The Calder Health Centre and Haeata help musician Christopher get his health back.

Thursday 16 May 2024

“The Mission is my family” – Christopher’s story

“I’ve lived on the streets. I’ve lived in penthouses. I’ve had the best of life. I’ve had the worst of life. The Mission is middle ground, it’s like home.”  

Childhood abuse and years on the street have taken a heavy toll on Christopher’s body.  But with care and aroha from the Calder Health Centre at Auckland City Mission – Te Tāpui Atawhai, Christopher is still smiling in his early 60s – and working towards his musical ambition. 

Always creative, Christopher has built stage sets, done hairdressing and run his own takeaway lunch bar, but his greatest passion has always been music. 

Christopher started playing at the age of three. His mother played the piano in the local pub: “She used to bring the whole pub back home at closing for sing songs around the piano, and she’d drag me out of bed to play Twinkle Twinkle and Mary had a Little Lamb – from the time I was three.” 

“Mum would play her classical records, like the Rachmaninoff piano concertos. I just fell in love with it. I’d say to myself, I’m going to play that one day. And I did.” 

In his twenties, Christopher regularly played the piano for fashion shows and gallery openings. He even played for the Governor-General at a Government House cocktail function in the 80s. 

But Christopher’s life has been far from easy. “I know what it feels like to be absolutely lost and without anybody or anything.” 

He has endured years of sexual abuse since he was a young child and ran away from home at the age of 14 when the violence became intolerable. He lived on the streets for many years, often working as a sex worker or an escort to survive.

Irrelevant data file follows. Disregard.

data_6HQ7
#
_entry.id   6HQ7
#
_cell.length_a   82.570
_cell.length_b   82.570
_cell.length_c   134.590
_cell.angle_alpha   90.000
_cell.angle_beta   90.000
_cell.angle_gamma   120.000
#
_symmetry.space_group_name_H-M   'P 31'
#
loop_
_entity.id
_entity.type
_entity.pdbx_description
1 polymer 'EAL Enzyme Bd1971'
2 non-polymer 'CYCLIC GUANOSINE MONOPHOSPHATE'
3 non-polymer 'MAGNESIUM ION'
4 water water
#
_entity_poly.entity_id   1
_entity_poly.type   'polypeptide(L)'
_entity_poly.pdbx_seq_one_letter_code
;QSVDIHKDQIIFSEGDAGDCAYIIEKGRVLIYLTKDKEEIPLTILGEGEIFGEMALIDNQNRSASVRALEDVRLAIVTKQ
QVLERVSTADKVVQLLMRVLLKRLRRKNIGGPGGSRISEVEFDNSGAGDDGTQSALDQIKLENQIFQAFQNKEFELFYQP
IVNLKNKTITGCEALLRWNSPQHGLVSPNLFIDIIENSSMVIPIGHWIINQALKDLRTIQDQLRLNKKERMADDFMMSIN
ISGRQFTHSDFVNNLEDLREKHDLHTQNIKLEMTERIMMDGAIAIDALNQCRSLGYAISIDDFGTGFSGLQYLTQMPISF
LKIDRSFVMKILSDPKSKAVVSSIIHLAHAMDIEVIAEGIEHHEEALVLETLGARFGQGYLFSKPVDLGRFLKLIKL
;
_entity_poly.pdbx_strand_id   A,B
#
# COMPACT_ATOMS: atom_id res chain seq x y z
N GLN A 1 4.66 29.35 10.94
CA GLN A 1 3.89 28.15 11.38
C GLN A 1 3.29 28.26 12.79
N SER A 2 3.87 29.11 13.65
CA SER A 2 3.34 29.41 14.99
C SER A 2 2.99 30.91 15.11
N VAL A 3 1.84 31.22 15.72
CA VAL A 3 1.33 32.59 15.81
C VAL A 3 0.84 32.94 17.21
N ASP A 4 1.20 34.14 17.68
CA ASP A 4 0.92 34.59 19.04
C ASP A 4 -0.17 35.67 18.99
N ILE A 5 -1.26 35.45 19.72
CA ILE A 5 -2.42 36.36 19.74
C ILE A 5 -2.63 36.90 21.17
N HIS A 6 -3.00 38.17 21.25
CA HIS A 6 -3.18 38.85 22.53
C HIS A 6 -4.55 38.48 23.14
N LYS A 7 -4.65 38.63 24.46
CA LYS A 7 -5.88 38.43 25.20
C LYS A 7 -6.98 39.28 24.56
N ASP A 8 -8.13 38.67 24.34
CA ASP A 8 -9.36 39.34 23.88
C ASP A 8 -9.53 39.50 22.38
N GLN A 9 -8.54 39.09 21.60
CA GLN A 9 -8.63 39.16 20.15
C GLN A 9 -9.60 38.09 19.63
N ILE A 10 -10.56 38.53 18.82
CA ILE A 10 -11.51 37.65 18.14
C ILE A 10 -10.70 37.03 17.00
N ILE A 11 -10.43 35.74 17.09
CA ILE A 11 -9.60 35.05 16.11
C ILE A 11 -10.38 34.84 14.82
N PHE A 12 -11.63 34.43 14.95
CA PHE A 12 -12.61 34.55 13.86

Christopher’s body has sustained extensive injuries from childhood trauma, the years spent living on the streets and alcohol use. 

“I’ve got injuries all over. You’ve got no idea. I’ve got a crushed neck, which gives me spasms and headaches. I’ve had dislocated bones all over the place. I recently cracked my kneecap. I actually can’t function anymore without painkillers.” 

Unable to work because of his injuries and living in a Kāinga Ora apartment, Christopher has been coming to the Mission’s Calder Health Centre for medical treatment for many years. 

At Calder, the Mission’s doctors and nurses offer affordable, trauma-informed health care and are experienced in addressing the complex health impacts of living in poverty and sleeping rough.   

Linda Murphy is part of the team at the Calder Health Centre and has been working with Christopher since he first came to the Mission. 

“This is an unusual general practice,” explains Linda. “Many of our patients have experienced homelessness and the work we do is complex. The majority of patients have co-morbidities. So they might have heart disease, but they’ll also have diabetes or cancer.  Then add mental health issues, drug or alcohol addiction and all the other trauma that they have experienced, and the health issues get very complicated.”